Food: Fact or Fiction? Uncovers Tasty Trivia About Your Favorite Eats

Michael Logan
MIcheal McKean
Matt Harbicht/GettyImages

Time to face facts. Chinese fortune cookies are actually Japanese. Italians did not invent spaghetti. And “Freedom fries” might be the more appropriate name for French fries after all—it was founding father Thomas Jefferson who introduced them to America after taking a liking to them during his European travels. The new Cooking Channel series Food: Fact or Fiction? is packed with such useless but delicious trivia. Even host Michael McKean is amazed at the findings—when, that is, he’s not freaking out.

What’s the wildest food factoid you folks have uncovered?
How Genghis Khan is connected to the creation of the hamburger. It’s shocking. Not Soylent Green shocking. But it’s pretty dire. A few things have taken me to the limit. Don’t get me started on oysters, which to me taste like sandy mucous, and how they came to be the symbol of fine dining in Manhattan. The first man to eat an oyster was extremely brave.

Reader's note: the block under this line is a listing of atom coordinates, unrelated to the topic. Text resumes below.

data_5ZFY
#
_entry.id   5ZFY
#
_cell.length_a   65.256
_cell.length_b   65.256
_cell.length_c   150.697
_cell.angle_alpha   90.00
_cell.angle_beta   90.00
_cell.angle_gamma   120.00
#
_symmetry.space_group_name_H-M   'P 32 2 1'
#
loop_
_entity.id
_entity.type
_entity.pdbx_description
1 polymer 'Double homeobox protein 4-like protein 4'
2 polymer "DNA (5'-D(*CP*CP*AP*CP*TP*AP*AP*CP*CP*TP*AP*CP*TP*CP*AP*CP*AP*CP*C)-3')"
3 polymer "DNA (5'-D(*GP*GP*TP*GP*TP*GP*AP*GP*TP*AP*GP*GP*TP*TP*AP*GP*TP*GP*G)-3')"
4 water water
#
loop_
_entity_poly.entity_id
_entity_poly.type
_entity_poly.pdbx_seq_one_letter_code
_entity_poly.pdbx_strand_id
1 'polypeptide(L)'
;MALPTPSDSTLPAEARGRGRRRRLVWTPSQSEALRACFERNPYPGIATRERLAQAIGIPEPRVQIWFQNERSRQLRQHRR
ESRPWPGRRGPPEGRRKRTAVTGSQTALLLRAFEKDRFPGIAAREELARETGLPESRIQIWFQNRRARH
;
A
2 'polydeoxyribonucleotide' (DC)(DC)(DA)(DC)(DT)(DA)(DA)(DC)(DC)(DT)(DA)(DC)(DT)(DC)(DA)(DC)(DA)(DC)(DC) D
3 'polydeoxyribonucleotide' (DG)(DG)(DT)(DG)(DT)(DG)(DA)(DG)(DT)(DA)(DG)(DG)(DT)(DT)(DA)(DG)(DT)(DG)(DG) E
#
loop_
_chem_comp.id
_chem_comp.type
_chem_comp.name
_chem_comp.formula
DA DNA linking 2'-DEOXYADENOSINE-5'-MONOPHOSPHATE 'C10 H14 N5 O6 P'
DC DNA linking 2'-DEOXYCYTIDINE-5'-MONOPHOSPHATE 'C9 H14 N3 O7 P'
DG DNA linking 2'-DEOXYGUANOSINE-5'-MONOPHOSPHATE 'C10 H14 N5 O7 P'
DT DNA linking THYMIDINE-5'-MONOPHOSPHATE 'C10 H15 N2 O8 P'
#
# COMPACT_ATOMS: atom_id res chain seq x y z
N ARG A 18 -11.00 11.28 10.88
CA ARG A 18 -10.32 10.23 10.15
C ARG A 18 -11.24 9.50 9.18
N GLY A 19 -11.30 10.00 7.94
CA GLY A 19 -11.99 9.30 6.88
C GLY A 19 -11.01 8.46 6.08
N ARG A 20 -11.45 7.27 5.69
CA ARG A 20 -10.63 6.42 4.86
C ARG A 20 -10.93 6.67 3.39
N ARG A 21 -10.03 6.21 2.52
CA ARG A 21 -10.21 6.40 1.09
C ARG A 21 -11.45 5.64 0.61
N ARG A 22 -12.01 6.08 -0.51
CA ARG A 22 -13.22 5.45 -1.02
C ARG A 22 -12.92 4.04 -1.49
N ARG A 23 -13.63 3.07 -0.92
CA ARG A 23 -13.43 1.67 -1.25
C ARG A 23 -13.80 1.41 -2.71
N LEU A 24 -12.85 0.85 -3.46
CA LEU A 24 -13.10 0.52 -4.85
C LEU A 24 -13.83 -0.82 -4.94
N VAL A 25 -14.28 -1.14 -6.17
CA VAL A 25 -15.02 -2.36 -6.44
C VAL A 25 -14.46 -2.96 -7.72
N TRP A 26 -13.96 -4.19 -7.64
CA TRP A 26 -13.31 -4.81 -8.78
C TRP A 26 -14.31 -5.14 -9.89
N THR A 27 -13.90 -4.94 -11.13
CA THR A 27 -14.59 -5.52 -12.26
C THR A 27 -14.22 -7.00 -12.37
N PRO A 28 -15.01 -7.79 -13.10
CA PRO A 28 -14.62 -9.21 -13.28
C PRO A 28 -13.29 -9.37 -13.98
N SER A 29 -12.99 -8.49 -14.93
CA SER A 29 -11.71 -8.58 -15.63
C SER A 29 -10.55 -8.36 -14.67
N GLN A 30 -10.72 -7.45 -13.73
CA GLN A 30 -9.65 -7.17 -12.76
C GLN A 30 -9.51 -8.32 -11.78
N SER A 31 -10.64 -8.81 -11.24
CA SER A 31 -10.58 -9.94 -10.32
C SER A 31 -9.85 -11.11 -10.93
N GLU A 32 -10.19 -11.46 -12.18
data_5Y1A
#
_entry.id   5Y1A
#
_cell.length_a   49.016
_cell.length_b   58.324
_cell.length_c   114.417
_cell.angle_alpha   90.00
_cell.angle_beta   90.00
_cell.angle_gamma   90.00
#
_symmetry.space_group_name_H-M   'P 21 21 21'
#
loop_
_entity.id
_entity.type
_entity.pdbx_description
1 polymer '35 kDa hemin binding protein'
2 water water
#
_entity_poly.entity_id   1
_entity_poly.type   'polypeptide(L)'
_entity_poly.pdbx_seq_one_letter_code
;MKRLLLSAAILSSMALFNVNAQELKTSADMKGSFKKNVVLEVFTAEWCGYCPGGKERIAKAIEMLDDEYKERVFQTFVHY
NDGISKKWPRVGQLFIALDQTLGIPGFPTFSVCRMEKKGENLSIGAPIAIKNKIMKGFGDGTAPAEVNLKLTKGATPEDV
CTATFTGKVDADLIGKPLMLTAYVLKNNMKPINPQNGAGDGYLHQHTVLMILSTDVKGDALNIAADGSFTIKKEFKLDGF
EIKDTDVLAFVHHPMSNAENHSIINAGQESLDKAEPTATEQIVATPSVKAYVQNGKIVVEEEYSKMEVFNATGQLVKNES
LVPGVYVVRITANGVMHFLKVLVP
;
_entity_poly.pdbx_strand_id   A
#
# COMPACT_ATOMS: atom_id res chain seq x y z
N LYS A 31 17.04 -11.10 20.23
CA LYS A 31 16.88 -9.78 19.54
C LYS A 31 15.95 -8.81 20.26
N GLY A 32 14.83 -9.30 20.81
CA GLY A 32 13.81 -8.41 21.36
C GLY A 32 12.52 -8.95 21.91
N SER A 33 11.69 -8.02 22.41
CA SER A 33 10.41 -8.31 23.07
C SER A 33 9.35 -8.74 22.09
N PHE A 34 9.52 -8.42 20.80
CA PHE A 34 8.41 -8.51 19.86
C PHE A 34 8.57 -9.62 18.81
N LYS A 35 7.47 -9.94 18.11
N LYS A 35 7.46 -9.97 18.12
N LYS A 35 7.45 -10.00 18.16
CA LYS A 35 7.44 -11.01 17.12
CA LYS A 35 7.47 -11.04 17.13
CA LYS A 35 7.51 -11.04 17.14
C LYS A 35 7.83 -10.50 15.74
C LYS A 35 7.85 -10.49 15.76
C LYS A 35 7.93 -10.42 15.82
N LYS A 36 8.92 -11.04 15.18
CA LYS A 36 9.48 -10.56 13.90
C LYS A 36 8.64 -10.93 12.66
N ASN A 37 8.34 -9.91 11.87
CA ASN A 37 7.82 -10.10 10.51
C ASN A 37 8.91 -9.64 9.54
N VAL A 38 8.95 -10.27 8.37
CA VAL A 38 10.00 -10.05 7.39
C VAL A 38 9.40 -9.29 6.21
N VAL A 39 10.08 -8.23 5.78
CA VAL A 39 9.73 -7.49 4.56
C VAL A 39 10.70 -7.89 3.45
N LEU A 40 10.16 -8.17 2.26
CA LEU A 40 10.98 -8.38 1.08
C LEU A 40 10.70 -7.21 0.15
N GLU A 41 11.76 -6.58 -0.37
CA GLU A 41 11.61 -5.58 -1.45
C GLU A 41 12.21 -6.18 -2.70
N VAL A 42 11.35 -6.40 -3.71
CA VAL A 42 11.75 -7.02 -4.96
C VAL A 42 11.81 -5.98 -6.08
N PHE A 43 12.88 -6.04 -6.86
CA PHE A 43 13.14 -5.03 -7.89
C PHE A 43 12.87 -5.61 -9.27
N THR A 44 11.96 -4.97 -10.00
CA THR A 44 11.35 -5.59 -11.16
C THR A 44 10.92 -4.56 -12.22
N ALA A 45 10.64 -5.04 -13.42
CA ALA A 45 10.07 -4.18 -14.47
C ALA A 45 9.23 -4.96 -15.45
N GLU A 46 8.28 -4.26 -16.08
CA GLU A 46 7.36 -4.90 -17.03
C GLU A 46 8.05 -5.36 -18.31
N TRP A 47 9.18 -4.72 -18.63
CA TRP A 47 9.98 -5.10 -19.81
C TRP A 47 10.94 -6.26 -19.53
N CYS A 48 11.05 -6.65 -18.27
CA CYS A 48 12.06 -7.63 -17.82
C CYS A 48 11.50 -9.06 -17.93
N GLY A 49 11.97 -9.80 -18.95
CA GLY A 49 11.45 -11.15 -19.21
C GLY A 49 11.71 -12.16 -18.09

And his name is lost to history.
Just like the guy who figured out that the inedible coffee bean was actually good for something. Such discoveries required a lot of trial and error, and sometimes death. There’s always one guy you can sucker into trying something. Can you imagine the cavemen? “Hey, Steve, eat one of these berries. And if your body stops moving, we’ll take a pass.”

Are there more great food discoveries to be made or has pretty much everything been invented?
You might think we’ve hit bottom, but don’t forget the Cronut was a big deal a while back. People lined up for blocks! Then there’s all the genetically modified Frankenfood. Who knows where that’s going? And people seem to be deep-frying stranger and stranger things these days. It’s become the culinary equivalent of stunt casting.

Food: Fact or Fiction?, Monday, Nov. 23, 10:30/9:30, Cooking Channel